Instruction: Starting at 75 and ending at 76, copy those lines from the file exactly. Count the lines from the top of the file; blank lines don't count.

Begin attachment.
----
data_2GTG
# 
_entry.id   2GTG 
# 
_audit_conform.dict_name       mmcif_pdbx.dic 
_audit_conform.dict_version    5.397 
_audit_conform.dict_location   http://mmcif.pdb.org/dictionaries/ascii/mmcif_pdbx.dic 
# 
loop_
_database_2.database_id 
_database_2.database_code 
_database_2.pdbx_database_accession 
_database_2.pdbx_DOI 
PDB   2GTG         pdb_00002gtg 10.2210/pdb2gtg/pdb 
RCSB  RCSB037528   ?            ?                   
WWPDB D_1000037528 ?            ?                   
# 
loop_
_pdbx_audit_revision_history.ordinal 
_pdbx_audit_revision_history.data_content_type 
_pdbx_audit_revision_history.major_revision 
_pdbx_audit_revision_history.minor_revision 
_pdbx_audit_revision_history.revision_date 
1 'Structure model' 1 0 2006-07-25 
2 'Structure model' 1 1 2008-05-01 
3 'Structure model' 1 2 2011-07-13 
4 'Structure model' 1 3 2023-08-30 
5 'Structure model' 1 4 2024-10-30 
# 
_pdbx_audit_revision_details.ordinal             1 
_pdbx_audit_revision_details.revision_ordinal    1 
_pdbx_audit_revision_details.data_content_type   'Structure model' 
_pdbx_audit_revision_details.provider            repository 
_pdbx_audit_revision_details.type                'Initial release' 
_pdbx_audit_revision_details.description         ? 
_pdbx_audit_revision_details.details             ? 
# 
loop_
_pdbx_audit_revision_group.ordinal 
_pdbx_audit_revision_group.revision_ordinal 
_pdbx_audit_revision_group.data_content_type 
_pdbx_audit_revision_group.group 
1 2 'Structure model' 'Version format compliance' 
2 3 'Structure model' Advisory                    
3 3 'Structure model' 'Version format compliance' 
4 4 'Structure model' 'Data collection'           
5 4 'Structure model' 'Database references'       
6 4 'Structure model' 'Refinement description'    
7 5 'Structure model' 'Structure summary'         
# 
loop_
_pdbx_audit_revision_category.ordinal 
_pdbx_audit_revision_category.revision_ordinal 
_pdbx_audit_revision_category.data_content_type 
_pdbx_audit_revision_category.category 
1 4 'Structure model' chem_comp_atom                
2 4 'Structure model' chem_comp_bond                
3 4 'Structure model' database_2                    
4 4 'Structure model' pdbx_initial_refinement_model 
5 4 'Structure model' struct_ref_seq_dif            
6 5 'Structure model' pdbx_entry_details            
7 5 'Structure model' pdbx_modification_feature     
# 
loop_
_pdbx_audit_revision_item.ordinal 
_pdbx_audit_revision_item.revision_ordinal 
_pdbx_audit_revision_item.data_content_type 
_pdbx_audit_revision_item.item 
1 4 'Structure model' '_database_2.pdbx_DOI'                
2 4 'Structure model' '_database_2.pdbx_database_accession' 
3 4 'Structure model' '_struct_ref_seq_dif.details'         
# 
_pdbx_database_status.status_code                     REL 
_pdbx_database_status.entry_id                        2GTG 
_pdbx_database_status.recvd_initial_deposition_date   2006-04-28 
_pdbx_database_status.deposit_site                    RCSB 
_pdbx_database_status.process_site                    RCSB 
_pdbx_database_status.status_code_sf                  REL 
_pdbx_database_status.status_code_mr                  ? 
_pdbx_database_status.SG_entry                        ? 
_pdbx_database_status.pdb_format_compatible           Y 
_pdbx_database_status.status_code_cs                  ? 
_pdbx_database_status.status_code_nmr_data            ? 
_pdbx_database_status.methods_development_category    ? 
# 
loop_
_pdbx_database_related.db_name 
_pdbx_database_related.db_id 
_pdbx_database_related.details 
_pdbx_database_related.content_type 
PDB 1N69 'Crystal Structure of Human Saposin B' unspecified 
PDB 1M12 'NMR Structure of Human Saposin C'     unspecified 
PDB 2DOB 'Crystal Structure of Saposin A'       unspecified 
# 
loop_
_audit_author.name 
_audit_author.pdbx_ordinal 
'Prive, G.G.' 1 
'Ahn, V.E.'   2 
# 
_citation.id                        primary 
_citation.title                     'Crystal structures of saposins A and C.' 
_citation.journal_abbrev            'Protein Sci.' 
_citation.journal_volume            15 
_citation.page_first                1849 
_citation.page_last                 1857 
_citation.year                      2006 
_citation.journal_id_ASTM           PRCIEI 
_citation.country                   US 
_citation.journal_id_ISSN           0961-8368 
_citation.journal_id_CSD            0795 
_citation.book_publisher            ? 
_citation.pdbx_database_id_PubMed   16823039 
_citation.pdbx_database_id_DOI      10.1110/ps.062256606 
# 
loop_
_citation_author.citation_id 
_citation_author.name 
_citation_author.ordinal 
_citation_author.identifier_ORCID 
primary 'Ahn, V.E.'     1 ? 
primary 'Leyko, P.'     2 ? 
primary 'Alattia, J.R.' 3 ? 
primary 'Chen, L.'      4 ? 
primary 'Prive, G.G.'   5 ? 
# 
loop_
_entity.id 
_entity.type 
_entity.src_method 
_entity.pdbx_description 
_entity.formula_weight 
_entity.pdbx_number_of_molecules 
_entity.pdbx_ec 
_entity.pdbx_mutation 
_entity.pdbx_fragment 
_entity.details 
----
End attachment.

_pdbx_database_status.recvd_initial_deposition_date   2006-04-28 
_pdbx_database_status.deposit_site                    RCSB 